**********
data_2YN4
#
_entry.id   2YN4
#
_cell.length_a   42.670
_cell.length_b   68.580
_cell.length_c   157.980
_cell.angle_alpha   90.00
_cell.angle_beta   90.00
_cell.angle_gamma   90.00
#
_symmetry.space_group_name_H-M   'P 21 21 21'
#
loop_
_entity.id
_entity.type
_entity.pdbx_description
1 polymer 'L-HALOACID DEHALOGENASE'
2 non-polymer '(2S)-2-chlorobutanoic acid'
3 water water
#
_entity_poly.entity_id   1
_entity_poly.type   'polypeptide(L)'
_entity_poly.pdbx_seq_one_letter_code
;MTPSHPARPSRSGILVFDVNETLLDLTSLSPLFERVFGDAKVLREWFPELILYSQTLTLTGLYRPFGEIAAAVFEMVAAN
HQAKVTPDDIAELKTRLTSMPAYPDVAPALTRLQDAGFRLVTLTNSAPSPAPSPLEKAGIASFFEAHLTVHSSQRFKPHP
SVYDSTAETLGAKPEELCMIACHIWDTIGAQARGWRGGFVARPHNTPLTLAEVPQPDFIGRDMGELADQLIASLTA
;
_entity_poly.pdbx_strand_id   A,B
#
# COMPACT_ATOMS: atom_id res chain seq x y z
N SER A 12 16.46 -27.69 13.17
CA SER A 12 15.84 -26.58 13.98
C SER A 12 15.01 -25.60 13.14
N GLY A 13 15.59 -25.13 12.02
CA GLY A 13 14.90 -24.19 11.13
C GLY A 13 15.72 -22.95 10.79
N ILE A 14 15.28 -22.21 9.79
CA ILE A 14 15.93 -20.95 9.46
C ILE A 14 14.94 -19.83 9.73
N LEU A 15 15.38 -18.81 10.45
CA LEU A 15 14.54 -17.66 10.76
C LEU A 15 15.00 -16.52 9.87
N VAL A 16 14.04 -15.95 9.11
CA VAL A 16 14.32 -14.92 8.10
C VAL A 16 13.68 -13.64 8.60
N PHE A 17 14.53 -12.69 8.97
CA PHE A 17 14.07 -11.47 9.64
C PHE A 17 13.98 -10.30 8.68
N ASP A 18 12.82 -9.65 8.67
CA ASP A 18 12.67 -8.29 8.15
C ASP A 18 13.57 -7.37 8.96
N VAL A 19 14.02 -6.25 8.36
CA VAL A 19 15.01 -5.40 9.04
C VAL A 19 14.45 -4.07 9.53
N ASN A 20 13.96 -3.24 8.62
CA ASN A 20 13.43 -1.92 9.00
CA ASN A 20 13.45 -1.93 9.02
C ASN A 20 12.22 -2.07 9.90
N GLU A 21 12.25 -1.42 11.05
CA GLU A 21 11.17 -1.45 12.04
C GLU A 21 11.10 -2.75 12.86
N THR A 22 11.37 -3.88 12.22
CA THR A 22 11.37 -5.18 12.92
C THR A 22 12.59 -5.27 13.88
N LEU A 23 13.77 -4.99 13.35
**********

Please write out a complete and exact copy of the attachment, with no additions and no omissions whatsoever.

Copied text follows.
data_2YN4
#
_entry.id   2YN4
#
_cell.length_a   42.670
_cell.length_b   68.580
_cell.length_c   157.980
_cell.angle_alpha   90.00
_cell.angle_beta   90.00
_cell.angle_gamma   90.00
#
_symmetry.space_group_name_H-M   'P 21 21 21'
#
loop_
_entity.id
_entity.type
_entity.pdbx_description
1 polymer 'L-HALOACID DEHALOGENASE'
2 non-polymer '(2S)-2-chlorobutanoic acid'
3 water water
#
_entity_poly.entity_id   1
_entity_poly.type   'polypeptide(L)'
_entity_poly.pdbx_seq_one_letter_code
;MTPSHPARPSRSGILVFDVNETLLDLTSLSPLFERVFGDAKVLREWFPELILYSQTLTLTGLYRPFGEIAAAVFEMVAAN
HQAKVTPDDIAELKTRLTSMPAYPDVAPALTRLQDAGFRLVTLTNSAPSPAPSPLEKAGIASFFEAHLTVHSSQRFKPHP
SVYDSTAETLGAKPEELCMIACHIWDTIGAQARGWRGGFVARPHNTPLTLAEVPQPDFIGRDMGELADQLIASLTA
;
_entity_poly.pdbx_strand_id   A,B
#
# COMPACT_ATOMS: atom_id res chain seq x y z
N SER A 12 16.46 -27.69 13.17
CA SER A 12 15.84 -26.58 13.98
C SER A 12 15.01 -25.60 13.14
N GLY A 13 15.59 -25.13 12.02
CA GLY A 13 14.90 -24.19 11.13
C GLY A 13 15.72 -22.95 10.79
N ILE A 14 15.28 -22.21 9.79
CA ILE A 14 15.93 -20.95 9.46
C ILE A 14 14.94 -19.83 9.73
N LEU A 15 15.38 -18.81 10.45
CA LEU A 15 14.54 -17.66 10.76
C LEU A 15 15.00 -16.52 9.87
N VAL A 16 14.04 -15.95 9.11
CA VAL A 16 14.32 -14.92 8.10
C VAL A 16 13.68 -13.64 8.60
N PHE A 17 14.53 -12.69 8.97
CA PHE A 17 14.07 -11.47 9.64
C PHE A 17 13.98 -10.30 8.68
N ASP A 18 12.82 -9.65 8.67
CA ASP A 18 12.67 -8.29 8.15
C ASP A 18 13.57 -7.37 8.96
N VAL A 19 14.02 -6.25 8.36
CA VAL A 19 15.01 -5.40 9.04
C VAL A 19 14.45 -4.07 9.53
N ASN A 20 13.96 -3.24 8.62
CA ASN A 20 13.43 -1.92 9.00
CA ASN A 20 13.45 -1.93 9.02
C ASN A 20 12.22 -2.07 9.90
N GLU A 21 12.25 -1.42 11.05
CA GLU A 21 11.17 -1.45 12.04
C GLU A 21 11.10 -2.75 12.86
N THR A 22 11.37 -3.88 12.22
CA THR A 22 11.37 -5.18 12.92
C THR A 22 12.59 -5.27 13.88
N LEU A 23 13.77 -4.99 13.35